The Associated Press State & Local Wire
February 20, 2003
LR doctor accused of billing for visits that never occurred

Psychiatrist James-Dilday

Psychiatrist James-Dilday

A psychiatrist who once used health-care reform as a platform plank when he ran for statewide office has been accused by the state Insurance Department of billing insurance companies for dozens of operations and hundreds of office visits that never occurred.

Dr. James C. Dilday, 46, of Little Rock, has pleaded innocent to theft and insurance fraud charges. After entering the pleas Friday in Little Rock District Court, Dilday was released on $50,000 bond.
Dilday’s attorney, Jack Lassiter of Little Rock, declined comment.

Dilday was the unsuccessful Democratic nominee for lieutenant governor in 1998, losing to Republican Win Rockefeller. Last year, Dilday sought the office again, but was beaten in the Democratic primary by lawyer Ron Sheffield.

An Insurance Department investigator, in documents prepared in support of 12 counts each of theft of property and insurance fraud, listed 234 office visits and 39 operations that never occurred. An affidavit also says that Dilday is not licensed by the state Medical Board to perform any operations.
According to those documents, Dilday received more than $127,000 from insurance companies on those claims.

In more than 80 pages of sworn affidavits, investigator Monty Vickers outlined the scope of the allegations. The affidavits list 12 patients whose insurance companies were billed for procedures that the affidavits say were not performed. The monetary value of the claims ranged from $462 to almost $44,000.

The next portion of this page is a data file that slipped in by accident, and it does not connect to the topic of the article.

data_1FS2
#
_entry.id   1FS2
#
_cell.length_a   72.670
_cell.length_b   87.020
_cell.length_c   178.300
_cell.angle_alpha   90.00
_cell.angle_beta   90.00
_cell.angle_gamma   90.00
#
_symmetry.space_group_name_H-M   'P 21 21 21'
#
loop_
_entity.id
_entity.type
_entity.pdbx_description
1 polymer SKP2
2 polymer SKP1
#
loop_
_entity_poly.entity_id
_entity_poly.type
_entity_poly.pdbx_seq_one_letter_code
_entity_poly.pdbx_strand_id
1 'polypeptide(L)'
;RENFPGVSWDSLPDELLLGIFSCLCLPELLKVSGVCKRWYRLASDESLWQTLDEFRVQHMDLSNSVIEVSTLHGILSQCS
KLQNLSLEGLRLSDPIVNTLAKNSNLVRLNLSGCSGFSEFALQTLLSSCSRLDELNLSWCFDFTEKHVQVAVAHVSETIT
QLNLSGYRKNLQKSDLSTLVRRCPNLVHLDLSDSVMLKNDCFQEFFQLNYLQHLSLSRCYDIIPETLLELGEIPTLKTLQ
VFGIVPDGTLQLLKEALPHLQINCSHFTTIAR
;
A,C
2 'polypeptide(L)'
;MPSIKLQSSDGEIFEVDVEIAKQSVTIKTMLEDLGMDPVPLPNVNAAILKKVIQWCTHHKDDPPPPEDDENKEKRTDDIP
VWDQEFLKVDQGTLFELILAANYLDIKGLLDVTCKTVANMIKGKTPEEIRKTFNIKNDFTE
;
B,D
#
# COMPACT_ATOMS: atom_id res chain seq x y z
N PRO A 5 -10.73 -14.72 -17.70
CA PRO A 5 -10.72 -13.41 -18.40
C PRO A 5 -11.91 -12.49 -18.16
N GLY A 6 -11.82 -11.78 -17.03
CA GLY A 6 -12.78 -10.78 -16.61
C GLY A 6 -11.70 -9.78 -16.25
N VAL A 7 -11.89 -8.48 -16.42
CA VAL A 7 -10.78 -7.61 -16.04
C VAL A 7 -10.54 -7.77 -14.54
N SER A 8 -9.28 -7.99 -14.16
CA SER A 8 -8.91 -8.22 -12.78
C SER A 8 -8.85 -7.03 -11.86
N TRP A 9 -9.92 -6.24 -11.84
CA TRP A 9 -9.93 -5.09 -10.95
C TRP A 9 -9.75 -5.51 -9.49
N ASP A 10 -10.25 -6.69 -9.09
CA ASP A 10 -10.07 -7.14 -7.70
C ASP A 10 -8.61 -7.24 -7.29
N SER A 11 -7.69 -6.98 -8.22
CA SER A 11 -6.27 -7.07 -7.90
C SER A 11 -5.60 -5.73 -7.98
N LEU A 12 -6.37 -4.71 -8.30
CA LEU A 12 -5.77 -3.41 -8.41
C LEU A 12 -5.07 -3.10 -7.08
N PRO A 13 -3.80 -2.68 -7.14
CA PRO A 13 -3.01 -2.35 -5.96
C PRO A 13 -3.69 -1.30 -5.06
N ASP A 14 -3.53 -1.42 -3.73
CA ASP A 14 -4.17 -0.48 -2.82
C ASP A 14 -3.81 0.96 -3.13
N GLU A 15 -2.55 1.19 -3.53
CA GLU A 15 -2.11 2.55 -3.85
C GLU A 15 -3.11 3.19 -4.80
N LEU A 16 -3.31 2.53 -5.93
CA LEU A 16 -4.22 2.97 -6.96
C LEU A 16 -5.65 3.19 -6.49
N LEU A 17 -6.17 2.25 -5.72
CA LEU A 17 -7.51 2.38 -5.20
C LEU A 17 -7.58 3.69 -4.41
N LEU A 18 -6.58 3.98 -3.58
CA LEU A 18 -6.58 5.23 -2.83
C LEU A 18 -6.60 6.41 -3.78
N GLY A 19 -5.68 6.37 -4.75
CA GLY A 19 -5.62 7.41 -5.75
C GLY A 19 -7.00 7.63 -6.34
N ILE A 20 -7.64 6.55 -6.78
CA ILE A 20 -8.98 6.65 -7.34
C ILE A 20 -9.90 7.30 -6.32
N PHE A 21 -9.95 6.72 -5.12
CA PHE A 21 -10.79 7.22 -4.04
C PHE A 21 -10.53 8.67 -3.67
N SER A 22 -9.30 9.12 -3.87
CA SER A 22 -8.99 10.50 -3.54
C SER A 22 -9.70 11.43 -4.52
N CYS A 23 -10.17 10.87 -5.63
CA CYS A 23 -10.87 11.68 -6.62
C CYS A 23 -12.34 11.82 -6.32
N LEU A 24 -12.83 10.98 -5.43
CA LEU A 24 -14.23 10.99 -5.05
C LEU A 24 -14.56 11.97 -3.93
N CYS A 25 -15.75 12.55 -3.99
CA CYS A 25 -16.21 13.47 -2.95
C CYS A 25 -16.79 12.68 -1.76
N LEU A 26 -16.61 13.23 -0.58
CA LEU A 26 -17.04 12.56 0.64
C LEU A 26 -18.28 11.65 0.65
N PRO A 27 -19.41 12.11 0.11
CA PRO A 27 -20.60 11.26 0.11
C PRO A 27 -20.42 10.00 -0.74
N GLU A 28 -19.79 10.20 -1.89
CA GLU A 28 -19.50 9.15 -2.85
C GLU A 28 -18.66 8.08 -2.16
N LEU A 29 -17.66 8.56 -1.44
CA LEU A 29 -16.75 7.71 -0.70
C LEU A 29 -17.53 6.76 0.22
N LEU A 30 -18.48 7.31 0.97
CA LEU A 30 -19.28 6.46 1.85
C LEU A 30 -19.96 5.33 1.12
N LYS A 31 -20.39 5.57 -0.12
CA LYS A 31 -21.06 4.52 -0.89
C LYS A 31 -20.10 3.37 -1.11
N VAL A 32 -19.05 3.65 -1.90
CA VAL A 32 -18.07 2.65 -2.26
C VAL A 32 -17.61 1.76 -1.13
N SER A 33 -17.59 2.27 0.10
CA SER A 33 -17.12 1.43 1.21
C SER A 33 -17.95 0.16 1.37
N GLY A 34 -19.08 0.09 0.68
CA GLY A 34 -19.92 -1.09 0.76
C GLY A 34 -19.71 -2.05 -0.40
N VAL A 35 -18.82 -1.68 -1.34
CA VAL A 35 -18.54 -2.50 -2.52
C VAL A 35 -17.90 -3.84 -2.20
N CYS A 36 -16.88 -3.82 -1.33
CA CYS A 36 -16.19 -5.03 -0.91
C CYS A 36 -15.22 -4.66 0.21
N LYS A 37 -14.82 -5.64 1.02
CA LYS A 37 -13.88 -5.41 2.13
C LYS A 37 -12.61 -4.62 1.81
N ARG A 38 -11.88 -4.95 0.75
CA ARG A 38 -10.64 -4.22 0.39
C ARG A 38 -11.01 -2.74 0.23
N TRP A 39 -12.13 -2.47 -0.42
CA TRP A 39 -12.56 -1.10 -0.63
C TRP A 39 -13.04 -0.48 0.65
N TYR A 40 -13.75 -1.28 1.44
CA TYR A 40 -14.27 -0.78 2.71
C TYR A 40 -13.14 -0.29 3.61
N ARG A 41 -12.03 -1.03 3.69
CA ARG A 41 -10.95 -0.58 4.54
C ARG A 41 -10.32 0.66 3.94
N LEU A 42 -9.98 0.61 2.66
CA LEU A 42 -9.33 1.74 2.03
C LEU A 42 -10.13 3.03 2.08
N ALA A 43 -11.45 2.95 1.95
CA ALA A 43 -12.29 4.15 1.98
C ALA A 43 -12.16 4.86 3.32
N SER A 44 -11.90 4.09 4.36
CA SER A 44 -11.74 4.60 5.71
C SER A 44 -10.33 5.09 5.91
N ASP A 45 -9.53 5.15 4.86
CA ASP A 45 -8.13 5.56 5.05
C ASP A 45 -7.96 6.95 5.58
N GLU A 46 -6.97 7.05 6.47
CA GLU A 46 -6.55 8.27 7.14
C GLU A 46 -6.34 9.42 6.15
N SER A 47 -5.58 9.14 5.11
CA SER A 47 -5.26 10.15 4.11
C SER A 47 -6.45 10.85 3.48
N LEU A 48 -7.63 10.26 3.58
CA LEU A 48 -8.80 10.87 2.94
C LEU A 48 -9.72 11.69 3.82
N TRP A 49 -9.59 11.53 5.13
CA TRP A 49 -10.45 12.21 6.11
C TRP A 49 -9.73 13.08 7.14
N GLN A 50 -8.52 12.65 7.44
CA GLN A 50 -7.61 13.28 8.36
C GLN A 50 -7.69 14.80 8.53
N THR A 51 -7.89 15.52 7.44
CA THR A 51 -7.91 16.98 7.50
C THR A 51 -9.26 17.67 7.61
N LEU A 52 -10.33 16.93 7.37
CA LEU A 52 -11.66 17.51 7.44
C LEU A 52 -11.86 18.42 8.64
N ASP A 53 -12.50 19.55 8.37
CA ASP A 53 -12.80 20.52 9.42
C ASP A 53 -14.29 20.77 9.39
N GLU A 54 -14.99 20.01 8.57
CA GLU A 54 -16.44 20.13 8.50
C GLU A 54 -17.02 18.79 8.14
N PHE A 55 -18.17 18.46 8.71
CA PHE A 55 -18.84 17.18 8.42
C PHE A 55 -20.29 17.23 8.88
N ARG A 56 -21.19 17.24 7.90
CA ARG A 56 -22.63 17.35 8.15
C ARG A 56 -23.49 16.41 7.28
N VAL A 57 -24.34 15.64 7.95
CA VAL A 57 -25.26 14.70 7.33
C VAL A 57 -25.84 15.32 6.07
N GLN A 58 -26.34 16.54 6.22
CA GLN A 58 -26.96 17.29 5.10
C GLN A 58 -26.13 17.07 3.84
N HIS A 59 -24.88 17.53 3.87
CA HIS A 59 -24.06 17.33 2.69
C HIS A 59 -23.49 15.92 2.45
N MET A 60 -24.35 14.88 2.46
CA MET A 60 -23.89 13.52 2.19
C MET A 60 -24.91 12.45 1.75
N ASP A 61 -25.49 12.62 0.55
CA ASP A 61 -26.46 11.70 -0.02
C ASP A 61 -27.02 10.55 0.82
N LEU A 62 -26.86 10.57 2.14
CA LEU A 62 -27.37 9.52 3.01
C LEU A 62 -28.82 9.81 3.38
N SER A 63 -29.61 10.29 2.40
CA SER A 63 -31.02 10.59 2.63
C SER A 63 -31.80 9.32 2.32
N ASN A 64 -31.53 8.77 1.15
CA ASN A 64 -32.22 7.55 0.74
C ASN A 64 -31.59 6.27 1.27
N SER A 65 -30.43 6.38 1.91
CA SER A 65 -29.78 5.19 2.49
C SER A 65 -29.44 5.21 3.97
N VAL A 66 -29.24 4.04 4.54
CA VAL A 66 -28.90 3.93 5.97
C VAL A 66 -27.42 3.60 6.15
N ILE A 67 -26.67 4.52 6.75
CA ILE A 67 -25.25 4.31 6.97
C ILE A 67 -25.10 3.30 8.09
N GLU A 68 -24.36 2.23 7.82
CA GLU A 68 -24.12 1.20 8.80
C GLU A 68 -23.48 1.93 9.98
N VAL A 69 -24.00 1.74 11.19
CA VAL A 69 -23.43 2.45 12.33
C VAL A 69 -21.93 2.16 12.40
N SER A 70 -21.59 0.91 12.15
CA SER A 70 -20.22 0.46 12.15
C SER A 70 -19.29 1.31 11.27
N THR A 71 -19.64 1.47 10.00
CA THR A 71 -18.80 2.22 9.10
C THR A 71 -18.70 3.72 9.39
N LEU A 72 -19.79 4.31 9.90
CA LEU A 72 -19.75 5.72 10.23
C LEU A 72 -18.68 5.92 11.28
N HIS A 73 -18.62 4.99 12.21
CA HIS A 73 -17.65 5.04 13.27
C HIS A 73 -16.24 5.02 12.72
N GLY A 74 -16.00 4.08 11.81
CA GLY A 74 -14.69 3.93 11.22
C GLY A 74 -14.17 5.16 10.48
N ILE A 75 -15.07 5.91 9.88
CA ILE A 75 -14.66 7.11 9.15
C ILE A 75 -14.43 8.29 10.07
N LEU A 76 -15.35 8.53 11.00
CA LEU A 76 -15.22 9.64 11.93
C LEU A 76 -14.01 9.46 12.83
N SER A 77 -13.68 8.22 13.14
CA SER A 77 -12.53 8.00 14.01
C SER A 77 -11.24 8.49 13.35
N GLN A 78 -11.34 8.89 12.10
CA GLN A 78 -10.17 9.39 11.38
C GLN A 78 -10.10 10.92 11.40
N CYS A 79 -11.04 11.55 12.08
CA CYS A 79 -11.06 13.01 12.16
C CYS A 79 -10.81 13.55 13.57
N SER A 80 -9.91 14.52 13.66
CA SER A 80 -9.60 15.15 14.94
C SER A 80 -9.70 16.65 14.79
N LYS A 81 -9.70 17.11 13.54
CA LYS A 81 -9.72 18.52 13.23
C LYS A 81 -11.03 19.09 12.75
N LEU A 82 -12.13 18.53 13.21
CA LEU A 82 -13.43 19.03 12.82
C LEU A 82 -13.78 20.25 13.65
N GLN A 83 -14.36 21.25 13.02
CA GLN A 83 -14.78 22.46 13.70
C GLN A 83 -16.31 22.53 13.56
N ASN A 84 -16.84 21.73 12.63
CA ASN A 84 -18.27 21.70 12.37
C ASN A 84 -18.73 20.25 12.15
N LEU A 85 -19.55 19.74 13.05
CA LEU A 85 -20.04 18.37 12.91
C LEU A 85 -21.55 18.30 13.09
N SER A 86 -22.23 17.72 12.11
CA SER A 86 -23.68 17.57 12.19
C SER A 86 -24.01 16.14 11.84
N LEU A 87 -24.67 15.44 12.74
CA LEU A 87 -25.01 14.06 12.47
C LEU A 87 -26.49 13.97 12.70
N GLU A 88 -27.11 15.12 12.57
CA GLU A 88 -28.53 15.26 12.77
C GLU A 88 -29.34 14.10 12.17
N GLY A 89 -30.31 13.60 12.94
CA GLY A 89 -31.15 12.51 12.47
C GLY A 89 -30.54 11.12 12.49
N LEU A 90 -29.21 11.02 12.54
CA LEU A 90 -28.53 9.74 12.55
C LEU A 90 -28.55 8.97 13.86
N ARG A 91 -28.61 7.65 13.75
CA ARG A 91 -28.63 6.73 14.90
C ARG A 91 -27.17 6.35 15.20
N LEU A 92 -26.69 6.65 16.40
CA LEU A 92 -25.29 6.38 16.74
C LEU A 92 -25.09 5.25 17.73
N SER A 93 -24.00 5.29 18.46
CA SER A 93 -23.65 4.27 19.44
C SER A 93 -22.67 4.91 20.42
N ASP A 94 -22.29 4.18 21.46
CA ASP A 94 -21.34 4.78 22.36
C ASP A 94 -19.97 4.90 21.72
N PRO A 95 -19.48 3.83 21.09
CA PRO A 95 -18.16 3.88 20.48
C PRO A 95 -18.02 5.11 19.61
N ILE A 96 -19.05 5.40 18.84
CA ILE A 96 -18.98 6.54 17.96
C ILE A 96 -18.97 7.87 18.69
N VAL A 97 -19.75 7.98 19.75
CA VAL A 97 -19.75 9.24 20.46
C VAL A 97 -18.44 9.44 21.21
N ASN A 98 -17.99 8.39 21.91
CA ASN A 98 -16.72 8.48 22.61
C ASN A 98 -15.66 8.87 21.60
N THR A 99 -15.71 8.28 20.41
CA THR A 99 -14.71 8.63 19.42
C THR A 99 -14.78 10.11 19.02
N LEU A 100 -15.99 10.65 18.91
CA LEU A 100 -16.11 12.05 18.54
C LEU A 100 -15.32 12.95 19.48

“Dr. Dilday intentionally filed a claim for payment with (the patient’s insurance company) representing that he was the treating physician for sixteen surgical procedures that were never performed,” Vickers wrote in an affidavit in support of one of the insurance-fraud charges.

“As a result of Dr. Dilday’s actions, (the insurance company) paid Dr. Dilday $43,961.52 in professional fees to which he was not entitled,” the affidavit said.

Dilday claimed that he had performed seven operations on the patient for “direct repair of aneurysm,” six procedures characterized as “3 coronary venous grafts,” and other operations for a ruptured aneurysm, arthrodesis and a craniectomy, according to the affidavit. The procedures all supposedly occurred in the period from Oct. 15, 2001, to June 27, 2002.

On another count, Dilday billed another patient for 73 office visits that never occurred, according to an affidavit.

In a 1998 profile when he was the Democratic nominee for lieutenant governor, Dilday identified health-care reform as his main concern.

“We’re constantly being shackled by a system that doesn’t want to pay what people have already bought,” Dilday said. “You’ve already paid your premiums. Why don’t you get the care you need? Why can’t you see the doctors you need or want to? Why can’t you get the medications you need? Because a well-financed, managed-care, health-care system has bought off every Republican politician in this country.”
Rockefeller defeated Dilday that year by a 2-to-1 margin. Last year, Sheffield beat Dilday in the Democratic primary by better than 3-to-1.